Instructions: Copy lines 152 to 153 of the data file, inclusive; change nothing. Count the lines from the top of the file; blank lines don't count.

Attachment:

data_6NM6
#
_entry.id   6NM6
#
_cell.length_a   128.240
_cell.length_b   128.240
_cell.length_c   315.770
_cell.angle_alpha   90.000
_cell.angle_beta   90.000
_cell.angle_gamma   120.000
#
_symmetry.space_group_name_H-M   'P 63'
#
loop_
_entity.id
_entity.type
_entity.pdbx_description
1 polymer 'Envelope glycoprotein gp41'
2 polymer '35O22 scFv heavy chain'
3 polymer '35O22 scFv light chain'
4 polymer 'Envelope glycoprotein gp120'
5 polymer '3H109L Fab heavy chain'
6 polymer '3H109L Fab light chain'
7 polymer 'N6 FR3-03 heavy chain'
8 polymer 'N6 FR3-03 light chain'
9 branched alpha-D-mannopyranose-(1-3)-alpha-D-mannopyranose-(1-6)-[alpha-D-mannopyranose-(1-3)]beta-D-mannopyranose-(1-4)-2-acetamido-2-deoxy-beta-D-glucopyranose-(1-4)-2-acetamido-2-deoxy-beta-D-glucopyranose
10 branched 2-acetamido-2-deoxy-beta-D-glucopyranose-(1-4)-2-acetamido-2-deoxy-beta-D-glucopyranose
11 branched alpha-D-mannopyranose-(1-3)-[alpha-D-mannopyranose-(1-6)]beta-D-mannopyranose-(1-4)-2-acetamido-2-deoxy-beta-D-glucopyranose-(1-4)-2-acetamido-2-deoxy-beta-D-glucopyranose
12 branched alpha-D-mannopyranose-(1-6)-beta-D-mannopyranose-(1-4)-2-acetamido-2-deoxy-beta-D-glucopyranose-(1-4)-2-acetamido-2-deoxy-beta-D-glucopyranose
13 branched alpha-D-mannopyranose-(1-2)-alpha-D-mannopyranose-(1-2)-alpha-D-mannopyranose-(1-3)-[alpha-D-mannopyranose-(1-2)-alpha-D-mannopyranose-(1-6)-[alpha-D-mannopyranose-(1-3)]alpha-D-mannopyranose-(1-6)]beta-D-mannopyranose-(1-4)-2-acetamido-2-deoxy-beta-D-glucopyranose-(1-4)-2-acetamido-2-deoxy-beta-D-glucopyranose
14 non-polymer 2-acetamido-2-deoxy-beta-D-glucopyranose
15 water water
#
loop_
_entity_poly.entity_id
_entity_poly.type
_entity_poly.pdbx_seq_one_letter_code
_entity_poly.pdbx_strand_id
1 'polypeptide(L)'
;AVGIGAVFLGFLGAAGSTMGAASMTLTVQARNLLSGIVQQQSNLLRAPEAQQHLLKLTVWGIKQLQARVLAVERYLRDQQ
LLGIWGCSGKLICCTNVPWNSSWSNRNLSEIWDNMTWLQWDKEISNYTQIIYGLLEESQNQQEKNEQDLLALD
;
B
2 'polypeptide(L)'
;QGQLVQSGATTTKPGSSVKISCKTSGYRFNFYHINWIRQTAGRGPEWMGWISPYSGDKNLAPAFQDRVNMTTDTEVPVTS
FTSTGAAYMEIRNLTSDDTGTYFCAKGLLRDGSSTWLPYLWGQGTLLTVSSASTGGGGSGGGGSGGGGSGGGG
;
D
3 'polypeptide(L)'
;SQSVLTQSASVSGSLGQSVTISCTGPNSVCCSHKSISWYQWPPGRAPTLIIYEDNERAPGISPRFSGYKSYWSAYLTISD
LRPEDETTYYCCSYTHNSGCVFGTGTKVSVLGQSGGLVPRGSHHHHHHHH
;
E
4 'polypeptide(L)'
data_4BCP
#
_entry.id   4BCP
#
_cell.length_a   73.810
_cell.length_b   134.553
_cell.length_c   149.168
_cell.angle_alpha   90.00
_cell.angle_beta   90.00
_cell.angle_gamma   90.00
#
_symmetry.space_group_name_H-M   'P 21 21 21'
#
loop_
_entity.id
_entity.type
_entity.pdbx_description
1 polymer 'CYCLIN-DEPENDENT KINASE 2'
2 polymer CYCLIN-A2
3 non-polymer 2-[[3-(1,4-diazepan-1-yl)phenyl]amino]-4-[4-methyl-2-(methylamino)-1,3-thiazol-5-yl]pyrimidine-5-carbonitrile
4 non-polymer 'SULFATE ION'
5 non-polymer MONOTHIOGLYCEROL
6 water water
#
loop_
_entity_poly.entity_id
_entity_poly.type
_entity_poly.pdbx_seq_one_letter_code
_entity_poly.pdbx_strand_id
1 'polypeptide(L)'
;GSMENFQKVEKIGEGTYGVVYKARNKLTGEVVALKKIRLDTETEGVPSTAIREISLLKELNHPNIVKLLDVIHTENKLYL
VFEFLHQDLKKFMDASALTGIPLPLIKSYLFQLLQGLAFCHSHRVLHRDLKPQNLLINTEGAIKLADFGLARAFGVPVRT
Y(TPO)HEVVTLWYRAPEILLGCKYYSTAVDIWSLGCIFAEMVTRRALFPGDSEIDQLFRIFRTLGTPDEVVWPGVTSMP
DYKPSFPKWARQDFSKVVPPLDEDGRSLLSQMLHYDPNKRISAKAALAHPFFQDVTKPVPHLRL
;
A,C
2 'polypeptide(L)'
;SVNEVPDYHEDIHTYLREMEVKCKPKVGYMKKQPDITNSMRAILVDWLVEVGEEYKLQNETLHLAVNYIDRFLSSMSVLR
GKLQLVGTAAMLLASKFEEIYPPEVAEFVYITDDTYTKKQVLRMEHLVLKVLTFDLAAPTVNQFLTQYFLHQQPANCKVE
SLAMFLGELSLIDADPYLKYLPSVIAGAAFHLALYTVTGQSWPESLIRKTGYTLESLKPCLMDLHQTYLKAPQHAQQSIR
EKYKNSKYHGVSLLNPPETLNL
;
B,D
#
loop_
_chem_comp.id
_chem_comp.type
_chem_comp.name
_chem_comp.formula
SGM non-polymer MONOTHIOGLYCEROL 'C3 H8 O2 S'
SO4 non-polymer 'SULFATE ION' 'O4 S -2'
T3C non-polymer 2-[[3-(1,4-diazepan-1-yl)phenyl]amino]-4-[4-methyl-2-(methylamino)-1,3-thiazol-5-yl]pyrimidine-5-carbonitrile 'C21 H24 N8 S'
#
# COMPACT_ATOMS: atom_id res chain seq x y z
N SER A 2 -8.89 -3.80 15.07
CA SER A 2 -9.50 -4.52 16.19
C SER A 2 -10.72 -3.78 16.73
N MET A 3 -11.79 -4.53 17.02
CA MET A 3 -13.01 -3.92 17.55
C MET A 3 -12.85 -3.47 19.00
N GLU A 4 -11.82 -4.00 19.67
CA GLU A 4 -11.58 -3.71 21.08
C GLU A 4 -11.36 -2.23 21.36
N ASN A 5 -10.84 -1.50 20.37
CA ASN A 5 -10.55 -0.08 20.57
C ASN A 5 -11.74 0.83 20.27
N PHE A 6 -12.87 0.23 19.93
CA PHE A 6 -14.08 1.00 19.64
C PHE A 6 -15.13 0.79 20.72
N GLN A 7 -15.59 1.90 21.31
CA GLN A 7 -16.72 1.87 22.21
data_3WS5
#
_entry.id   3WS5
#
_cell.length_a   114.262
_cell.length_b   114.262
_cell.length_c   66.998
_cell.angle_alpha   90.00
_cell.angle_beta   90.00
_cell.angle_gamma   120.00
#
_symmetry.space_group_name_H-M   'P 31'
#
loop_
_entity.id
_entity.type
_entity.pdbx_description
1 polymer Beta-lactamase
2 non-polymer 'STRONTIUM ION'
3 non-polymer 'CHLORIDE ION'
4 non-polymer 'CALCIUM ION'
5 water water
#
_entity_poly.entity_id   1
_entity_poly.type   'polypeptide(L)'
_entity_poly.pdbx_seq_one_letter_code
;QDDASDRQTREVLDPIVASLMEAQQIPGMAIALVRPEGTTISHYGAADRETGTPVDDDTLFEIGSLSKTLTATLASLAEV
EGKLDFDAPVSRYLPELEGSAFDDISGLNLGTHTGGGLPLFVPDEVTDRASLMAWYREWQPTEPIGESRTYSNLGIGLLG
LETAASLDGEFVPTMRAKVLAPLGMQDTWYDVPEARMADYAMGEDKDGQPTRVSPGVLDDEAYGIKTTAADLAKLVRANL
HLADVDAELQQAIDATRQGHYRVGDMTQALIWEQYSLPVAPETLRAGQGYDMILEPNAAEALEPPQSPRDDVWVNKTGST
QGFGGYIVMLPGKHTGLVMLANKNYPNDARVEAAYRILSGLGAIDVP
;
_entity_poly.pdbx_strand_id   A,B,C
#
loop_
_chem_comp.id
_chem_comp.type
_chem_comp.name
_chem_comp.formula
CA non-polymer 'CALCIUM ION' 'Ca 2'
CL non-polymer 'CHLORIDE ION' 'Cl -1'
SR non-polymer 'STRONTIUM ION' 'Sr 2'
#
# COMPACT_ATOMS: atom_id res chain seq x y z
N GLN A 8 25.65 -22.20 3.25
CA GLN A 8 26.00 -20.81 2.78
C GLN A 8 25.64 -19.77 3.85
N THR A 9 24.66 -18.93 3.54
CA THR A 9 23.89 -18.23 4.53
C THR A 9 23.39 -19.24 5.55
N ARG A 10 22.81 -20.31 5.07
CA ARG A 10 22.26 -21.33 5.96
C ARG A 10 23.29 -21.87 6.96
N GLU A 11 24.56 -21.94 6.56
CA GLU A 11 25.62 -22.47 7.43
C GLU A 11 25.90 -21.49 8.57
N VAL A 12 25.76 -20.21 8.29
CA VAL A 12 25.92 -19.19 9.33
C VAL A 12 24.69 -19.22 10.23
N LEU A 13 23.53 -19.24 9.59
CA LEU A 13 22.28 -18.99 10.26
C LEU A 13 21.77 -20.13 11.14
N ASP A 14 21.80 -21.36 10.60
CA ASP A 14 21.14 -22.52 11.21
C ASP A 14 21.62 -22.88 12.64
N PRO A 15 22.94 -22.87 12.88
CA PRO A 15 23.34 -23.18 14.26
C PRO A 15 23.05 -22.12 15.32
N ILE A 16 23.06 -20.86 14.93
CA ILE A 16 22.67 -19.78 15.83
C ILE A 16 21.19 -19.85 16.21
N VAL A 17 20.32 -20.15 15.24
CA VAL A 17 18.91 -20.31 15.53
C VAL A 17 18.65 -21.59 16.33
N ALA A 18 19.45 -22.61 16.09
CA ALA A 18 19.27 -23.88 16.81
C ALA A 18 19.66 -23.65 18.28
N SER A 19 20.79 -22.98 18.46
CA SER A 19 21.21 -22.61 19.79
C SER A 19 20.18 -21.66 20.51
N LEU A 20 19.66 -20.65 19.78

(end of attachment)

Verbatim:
;QDDASDRQTREVLDPIVASLMEAQQIPGMAIALVRPEGTTISHYGAADRETGTPVDDDTLFEIGSLSKTLTATLASLAEV
EGKLDFDAPVSRYLPELEGSAFDDISGLNLGTHTGGGLPLFVPDEVTDRASLMAWYREWQPTEPIGESRTYSNLGIGLLG